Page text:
Can a Dictionary Be a Novel? – By Ted Gioia



Milorad Pavić’s Dictionary of the Khazars

At times, the progressive spirits of 20th century fiction seemed determined to turn the novel into something other than fiction.  In their opinion, the novel might resemble an annotated poem, a guide to writing styles, a journalistic account of a crime in Kansas, or ruminations on the bombing of Dresden.  It might take the form of a quest to find another novel, or look like a vengeful typographer had unleashed his frustrations on the printed page. But Serbian writer Milorad Pavić may have taken the most extreme step of all in his attempt to turn the novel into a dictionary.

Or, rather, three dictionaries.  His 1984 work Dictionary of the Khazars: A Lexicon Novel takes the guise of three conflicting reference works devoted to a historical event from the late 8th century.   At that time, the Khazars, a Turkic people at the crossroads of Europe and Asia, decided to give up their traditional religion and embrace a new faith.  The specifics of their conversion are clouded in the mists of time, and the Khazars themselves didn’t stay around to tell their own version of the story. They were eventually conquered by Sviatoslav I of Kiev, and disappeared from the annals of history-although some (notably Arthur Koestler, who developed this thesis in his 1976 book The Thirteenth Tribe) believe that the Ashkenazi Jews are their modern-day descendants.

Pavić takes the historical moment of the Khazars’s conversion as the focal point of his book.  He relates that the Khazar ruler first made the decision to convert before he had decided which new religion to embrace.  To settle matters, he invited representatives of Islam, Christianity and Judaism to come to his court, where each would be given the opportunity to present the reasons why he and his nation should accept their creed. Pavić  tells us that later scholars attempted to reconstruct the resulting debate between the three religions leaders, known as the “Khazar polemic,” and their findings were compiled in a now lost 1691 book entitled The Khazar Dictionary. Pavić’s novel is purportedly the result of an attempt to reconstruct that work-which, in its original form, was comprised of three sections, which drew respectively on Christian, Moslem and Hebrew sources.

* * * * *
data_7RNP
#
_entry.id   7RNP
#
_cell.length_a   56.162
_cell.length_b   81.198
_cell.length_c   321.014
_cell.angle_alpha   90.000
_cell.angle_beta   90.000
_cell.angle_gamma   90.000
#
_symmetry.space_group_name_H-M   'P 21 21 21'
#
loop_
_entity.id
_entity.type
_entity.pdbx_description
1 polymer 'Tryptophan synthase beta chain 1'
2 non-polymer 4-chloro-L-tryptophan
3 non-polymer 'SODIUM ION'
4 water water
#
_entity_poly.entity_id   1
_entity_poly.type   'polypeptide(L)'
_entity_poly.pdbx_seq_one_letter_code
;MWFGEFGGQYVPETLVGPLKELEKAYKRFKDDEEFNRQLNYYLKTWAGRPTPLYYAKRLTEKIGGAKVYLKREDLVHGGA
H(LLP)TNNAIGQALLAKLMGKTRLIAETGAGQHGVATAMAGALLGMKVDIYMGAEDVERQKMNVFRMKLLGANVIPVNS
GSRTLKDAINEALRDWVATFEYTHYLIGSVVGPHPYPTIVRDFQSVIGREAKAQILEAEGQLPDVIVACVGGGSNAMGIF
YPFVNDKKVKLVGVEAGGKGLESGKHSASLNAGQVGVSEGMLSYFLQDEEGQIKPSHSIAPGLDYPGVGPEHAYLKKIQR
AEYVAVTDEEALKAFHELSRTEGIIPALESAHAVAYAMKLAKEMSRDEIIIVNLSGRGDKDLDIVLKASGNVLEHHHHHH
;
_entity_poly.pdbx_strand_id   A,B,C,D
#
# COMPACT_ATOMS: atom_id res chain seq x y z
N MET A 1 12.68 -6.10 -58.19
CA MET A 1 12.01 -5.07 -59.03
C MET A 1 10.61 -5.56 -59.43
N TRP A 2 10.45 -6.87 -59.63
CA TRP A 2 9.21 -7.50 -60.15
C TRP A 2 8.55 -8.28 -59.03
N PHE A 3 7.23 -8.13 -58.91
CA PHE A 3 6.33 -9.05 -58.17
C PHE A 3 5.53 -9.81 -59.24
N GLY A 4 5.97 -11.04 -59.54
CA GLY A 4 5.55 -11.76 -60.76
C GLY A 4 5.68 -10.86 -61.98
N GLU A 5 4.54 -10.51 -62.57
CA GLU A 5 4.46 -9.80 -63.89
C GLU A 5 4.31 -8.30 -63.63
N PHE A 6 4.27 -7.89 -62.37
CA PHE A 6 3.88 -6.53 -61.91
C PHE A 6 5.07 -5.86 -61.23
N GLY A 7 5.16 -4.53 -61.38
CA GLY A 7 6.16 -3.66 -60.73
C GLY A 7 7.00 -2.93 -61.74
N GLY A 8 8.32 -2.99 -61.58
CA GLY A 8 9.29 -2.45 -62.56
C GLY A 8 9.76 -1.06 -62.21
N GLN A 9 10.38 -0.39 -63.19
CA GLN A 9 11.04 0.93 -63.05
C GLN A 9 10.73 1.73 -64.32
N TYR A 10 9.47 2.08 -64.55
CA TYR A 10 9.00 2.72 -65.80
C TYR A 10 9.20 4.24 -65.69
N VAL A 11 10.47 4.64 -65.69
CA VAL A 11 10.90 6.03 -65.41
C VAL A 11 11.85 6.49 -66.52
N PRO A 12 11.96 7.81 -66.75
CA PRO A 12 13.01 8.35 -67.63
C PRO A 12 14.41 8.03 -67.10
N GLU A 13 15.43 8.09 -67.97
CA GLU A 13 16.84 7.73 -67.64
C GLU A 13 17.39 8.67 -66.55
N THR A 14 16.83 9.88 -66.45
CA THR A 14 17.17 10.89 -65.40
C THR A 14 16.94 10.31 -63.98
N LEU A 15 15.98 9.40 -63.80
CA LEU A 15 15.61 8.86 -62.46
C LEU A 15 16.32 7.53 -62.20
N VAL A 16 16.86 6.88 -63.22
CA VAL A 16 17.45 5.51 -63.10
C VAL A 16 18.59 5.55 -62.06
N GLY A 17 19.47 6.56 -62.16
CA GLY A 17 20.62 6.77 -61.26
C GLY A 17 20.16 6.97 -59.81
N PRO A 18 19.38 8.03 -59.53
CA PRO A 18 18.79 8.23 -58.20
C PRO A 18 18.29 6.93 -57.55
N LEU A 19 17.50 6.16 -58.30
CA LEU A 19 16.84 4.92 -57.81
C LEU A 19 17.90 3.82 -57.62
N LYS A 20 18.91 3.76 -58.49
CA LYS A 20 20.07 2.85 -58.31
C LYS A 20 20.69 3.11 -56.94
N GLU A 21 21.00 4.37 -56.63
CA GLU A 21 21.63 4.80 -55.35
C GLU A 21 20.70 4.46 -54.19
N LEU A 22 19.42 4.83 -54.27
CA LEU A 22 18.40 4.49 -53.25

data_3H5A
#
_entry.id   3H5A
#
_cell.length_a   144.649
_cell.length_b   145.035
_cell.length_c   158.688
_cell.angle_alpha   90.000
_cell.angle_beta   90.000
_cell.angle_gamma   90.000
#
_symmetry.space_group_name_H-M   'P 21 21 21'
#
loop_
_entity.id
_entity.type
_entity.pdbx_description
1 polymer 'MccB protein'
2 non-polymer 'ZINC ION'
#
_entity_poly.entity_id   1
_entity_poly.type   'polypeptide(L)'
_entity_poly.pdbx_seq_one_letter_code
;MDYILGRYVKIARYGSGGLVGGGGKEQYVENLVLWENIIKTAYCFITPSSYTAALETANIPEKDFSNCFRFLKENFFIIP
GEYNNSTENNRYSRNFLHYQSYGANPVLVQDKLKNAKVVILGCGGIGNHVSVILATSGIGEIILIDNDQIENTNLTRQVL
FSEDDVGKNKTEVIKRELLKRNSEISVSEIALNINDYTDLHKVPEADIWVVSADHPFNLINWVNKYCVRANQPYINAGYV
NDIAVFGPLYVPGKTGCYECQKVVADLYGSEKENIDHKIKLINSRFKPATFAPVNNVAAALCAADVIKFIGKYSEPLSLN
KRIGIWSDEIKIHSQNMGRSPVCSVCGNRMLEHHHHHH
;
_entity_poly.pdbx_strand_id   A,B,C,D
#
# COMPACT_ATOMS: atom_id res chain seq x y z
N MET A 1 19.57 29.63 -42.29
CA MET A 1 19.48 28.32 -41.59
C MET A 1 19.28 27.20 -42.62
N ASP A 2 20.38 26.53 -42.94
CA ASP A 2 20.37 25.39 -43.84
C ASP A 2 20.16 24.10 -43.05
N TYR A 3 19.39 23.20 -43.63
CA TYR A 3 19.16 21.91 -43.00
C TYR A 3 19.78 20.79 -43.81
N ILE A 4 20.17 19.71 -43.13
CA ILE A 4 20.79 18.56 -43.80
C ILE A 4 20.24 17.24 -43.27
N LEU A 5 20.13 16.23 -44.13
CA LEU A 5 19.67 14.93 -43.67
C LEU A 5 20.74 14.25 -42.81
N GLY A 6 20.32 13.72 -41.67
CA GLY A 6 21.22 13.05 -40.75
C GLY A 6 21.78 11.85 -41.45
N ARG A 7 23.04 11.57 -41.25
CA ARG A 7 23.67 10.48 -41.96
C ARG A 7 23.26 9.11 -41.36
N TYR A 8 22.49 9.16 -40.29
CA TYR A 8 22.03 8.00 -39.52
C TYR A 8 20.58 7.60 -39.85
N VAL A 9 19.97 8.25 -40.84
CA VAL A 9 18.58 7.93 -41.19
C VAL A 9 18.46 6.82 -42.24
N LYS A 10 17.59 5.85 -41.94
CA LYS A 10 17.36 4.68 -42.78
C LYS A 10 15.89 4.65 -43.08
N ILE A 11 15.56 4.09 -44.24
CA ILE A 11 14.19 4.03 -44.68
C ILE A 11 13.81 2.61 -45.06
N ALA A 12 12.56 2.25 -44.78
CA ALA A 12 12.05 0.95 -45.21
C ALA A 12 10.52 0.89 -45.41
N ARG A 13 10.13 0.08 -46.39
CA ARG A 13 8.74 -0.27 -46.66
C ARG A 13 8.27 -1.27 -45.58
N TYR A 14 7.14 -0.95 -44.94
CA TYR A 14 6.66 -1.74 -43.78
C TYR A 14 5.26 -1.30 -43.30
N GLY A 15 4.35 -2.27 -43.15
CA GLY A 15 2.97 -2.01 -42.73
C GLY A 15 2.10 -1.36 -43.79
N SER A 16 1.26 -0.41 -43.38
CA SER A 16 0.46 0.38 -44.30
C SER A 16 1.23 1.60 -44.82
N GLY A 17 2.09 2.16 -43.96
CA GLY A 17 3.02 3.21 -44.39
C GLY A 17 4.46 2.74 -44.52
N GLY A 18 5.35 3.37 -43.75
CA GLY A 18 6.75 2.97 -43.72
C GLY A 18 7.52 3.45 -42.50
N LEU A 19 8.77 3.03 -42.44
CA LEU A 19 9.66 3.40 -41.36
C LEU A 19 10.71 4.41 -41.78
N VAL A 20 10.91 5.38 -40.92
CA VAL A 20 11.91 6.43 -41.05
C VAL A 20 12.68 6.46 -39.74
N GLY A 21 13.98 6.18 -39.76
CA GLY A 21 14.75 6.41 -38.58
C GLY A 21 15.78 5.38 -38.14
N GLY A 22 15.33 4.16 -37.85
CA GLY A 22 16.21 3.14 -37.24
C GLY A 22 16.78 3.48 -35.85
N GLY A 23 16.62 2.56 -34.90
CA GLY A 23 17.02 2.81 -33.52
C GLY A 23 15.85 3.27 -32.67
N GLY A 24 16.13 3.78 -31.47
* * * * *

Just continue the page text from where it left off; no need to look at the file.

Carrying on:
Did you get that?   In other words, this is a work of fiction that aims to recreate an allegedly non-fiction (but actually non-existent) book, that is comprised of three separate works about an imaginary incident that supposedly took place as part of a real historical event. As if this is not sufficiently complex, The Dictionary of the Khazars (the real Pavić novel from 1984, not the imaginary 1691 reference work) has been released in two separate versions, a male edition and a female edition.  

My copy is a female edition, and back before the days of the Internet, a reader who wanted to compare texts with the male version would have been forced to find a copy of it and track down the contrasting sentences-which, as it turns out, are limited to a single paragraph.  Nowadays a simple Google search will lead you to the alternative passages—although Milorad Pavić’s heirs are robbed out of the potential royalties of selling two copies to every curious reader.

I won’t be a spoiler here, but I will say that a comparison of the two passages raises more questions than answers.  Then again, that is true of this entire novel, which may take on the superficial appearance of a reference work, but hardly lives up to the one essential requirement of a dictionary, which is to provide clear, concise explanations.  Instead, Pavić prefers to play the role of obscurantist, spreading confusion, cultivating contradiction, and instilling a sense of mystery into even the most ordinary events.